The two most common types of democratic governmental systems are Parliamentary systems and Presidential systems. For many years, people have studied the effectiveness of both and have given reasons why a certain country should obtain a certain form of government. Examples of two countries that use these systems are Canada and the United States. Canada uses a traditional parliamentary system, and the United States uses a presidential system. In this paper, I will focus on the strengths of a parliamentary system, and the weaknesses of a presidential system, to prove my argument.
Canada is better off with a parliamentary system then a presidential system for many reasons. In order for my argument to be persuasive, I will explain the differences in the two. In comparison to a presidential system, a parliamentary system has more closure in making decisions, the parties that exist within the system tend to be stronger, and there is a responsible government, which allows for the government leader to be more actively involved with its citizens. A parliamentary system is a system of governing in which there is a close interrelationship between the Prime Minister and the parliament (Mintz, Close, Croci 325).
A presidential system is a system of governing in which the president and congress each separately derive their authority from being elected by the people, and has a fixed term of office (Mintz, Close, Croci 349). When dealing with the strengths of a parliamentary system, we must first consider responsible government. Responsible government is when the political executive is accountable to parliament for its actions and mist retain the support of the elected members to remain in office (Mintz, Close, Croci 325). Of course, in the presidential system, there is no form of responsible 2 government.
This to me is a weakness of presidential systems. There are three levels of responsible government in a parliamentary system. The highest is the Queen, who is represented by a Governor General, then the Prime Minister and the Cabinet and then the legislature. The Queen is responsible for everything as a whole, the Prime Minister must then represent the Queen and the people, and the legislature represents the voters, or people who elect them. In a parliament, the head of the government must receive confidence from the people around them, to stay in office.
This is confidence must be received from the elected members or Parliament. Although the whole Parliament can make changes to laws and many other aspects, it is the executive that proposes almost all of the laws that are passed by Parliament. This allows for the executive to let the parliament make decisions, so they can focus on higher issues. Since the Prime Minister is kept in office until they feel they cannot do it anymore, it allows for the Prime Minister to do things at a lot better pace.
In Canada the Prime Minister has a lot of power in the parliamentary system, mainly because he is a part of the legislature. This approach towards leaders gives people a chance to have an opinion about who is running their country. When a government is not doing their job, actions should be taken place to remove the current government in charge. If the people feel that the parliamentary leader is not doing their job, there will be another election and the current Prime Minister will not get a chance to be re-elected. The biggest advantage with responsible government is that it is also responsible for the people. Since the executive and the legislature are so closely related, it is an advantage to have this relationship when faced with tough decisions.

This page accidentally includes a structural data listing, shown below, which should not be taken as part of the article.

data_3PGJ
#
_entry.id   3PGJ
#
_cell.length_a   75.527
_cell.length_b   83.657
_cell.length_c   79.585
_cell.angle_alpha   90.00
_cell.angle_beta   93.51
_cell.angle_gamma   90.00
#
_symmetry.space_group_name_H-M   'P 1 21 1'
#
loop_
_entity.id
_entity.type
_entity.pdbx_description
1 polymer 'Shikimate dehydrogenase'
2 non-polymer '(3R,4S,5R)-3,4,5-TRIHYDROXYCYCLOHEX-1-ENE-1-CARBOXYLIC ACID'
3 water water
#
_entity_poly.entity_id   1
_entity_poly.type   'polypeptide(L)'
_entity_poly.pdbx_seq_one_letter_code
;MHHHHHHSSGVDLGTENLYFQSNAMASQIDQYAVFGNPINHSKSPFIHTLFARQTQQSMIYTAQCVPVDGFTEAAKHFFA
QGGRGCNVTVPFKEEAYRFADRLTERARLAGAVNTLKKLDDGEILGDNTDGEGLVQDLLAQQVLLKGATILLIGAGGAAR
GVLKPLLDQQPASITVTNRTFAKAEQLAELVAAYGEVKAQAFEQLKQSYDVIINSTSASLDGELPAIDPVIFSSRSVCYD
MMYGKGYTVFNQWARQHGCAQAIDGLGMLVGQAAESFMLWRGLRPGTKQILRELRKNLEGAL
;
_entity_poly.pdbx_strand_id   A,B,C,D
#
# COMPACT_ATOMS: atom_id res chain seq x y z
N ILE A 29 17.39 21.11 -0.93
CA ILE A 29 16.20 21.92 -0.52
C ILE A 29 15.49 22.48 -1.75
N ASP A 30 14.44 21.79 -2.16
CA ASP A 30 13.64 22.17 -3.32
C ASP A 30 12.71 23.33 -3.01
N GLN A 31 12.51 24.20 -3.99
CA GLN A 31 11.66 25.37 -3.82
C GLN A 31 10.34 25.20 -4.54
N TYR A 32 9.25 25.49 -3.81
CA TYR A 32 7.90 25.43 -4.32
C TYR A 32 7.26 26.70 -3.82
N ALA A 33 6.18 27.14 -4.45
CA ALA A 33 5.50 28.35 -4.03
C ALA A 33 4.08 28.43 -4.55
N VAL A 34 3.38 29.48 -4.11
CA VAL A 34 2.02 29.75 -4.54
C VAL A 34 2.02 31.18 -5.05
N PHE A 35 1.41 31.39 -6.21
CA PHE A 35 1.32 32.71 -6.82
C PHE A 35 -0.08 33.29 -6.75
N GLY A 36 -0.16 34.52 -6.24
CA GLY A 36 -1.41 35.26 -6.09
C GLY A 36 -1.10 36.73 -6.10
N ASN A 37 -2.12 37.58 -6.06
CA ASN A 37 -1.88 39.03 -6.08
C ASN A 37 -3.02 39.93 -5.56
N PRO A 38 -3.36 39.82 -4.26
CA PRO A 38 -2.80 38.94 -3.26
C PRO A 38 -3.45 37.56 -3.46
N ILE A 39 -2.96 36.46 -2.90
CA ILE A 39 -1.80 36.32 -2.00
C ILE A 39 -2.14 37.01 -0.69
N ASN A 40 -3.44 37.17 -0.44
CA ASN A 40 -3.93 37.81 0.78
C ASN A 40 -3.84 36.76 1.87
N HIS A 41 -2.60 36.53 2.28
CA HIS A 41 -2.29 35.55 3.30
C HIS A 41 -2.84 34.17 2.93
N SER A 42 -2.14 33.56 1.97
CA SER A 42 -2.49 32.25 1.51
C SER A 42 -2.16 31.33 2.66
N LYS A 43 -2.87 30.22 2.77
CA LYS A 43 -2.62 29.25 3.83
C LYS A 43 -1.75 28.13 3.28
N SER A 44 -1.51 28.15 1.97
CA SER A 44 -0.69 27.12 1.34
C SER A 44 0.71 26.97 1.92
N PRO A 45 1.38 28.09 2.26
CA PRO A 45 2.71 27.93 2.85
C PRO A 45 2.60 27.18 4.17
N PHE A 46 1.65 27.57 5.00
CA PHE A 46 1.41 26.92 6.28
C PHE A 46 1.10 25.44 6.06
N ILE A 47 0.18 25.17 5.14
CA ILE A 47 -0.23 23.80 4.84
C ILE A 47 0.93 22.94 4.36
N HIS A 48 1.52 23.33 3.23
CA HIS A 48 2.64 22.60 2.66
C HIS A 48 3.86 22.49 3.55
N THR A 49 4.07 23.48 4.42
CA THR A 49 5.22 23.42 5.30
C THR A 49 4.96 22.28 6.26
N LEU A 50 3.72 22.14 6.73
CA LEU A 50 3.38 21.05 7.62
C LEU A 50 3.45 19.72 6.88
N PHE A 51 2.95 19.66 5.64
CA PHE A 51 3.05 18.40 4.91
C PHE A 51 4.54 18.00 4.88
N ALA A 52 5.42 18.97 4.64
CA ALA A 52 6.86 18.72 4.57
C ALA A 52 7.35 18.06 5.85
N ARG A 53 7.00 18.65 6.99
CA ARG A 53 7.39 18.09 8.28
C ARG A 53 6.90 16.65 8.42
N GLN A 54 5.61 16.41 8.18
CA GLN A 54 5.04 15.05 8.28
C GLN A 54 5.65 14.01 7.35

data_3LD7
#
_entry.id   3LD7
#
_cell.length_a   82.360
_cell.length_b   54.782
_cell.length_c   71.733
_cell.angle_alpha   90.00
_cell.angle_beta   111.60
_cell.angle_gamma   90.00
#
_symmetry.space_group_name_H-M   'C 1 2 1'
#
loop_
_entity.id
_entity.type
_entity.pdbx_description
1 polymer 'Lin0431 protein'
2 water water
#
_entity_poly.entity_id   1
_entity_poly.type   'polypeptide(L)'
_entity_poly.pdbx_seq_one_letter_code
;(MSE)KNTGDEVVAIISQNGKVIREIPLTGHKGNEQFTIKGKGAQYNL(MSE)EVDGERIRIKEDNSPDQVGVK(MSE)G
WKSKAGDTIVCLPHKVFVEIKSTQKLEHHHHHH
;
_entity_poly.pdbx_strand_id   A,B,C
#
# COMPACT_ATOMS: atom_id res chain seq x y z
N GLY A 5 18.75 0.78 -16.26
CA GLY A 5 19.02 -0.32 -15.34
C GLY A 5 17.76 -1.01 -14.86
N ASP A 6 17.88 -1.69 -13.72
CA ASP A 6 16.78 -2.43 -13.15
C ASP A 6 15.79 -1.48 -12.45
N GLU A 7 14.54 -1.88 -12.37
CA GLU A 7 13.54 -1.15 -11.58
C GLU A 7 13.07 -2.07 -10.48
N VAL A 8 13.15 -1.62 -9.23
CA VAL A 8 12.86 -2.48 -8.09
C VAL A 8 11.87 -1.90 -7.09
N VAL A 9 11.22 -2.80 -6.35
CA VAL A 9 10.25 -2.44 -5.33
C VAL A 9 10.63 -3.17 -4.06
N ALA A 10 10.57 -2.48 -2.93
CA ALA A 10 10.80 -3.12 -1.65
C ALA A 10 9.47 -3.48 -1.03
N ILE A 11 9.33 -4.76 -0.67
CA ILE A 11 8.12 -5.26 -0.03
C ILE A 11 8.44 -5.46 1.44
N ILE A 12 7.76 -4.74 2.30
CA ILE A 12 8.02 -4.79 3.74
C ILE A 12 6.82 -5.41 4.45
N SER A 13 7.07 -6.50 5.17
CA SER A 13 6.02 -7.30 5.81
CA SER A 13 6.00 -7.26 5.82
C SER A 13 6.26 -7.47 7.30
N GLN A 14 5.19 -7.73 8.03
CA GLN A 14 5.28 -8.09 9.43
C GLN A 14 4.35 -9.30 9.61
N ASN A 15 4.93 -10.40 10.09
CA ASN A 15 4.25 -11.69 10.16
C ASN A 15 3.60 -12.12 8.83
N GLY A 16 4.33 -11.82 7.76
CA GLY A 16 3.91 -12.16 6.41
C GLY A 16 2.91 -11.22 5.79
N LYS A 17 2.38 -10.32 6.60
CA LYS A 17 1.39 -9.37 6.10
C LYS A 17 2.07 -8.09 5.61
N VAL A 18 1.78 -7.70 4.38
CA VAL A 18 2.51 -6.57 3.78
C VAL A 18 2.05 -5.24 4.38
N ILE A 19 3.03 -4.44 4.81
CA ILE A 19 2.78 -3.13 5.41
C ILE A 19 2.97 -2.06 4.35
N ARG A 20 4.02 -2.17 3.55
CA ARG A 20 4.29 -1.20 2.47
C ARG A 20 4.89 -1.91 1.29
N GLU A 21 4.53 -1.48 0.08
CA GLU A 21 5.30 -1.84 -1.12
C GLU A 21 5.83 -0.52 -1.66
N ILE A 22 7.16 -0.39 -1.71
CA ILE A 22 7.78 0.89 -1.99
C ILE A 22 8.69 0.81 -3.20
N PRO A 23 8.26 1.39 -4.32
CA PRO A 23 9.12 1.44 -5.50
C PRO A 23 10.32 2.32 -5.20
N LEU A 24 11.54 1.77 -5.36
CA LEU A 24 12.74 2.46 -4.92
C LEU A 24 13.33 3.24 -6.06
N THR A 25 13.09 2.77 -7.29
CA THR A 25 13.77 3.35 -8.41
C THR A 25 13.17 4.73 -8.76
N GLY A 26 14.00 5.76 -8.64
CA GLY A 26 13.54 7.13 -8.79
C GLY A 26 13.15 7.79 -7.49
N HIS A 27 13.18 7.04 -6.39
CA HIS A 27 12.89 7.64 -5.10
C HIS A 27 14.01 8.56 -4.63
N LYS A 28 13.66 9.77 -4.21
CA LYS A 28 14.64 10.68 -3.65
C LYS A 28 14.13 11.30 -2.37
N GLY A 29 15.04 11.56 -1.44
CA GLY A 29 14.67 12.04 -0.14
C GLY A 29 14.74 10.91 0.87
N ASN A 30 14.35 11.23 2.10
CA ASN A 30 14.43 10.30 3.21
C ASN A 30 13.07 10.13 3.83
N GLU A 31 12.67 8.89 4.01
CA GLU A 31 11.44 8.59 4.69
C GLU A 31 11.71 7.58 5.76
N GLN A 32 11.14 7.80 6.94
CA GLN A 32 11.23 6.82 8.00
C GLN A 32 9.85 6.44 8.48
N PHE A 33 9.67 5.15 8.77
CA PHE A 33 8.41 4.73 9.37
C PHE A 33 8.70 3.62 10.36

The Prime Minister 3 can be apart of the House and influence the decision making process. Within a presidential system, the President must be in office for four years. Although presidents have a fixed term of office, Congress does have the ability to remove a president who has engaged in illegal behavior. This is called impeachment. This is a weakness, because no matter what conditions the country is in, caused by the president, unless he/she did something illegal, they will still remain in power.
Canadian government focuses so much on the people, that having no responsible government would make things unchallengeable, and since the people would have no influence on the legislature removing the Prime Minister, it would effect the government as a whole without the support of the citizens. In regards to decision making, Canada’s parliamentary system seems to run more smoothly. Since a parliamentary system has a Cabinet it makes things a lot easier for the Prime Minister. The cabinet consists of members of the political executive. The Prime Minister leads the Cabinet, with many or most Cabinet ministers having the responsibility of heading a government department (Mintz, Close, Croci 332). For example, there is a Cabinet minister for foreign affairs.
This takes pressure off the Prime Minister because the elected cabinet ministers deal with the issues that he does not have to deal with completely. The cabinet ministers are also removed if the legislature feels they are not confident enough in them, so this is why Cabinet ministers are reliable and help with the decision making process. One representative may be chosen for the decision making process to represent the Cabinet as a whole.
This allows for the influences of the cabinet to be shown to the legislature and the executive. In a presidential system, the Cabinet is not a decision making body (Mintz, Close, Croci 350). Some presidents have 4 avoided holding regular Cabinet meetings, and the president does not necessarily follow the advice of Cabinet (Mintz, Close, Croci 351). The president has most control and that can cause problems. If the political leader in a government is not seeking advice, or help in decisions of the Cabinet, it can lead to some bad decisions, especially if it is on a matter that one of the cabinet ministers knows a lot about. Also, in the decision making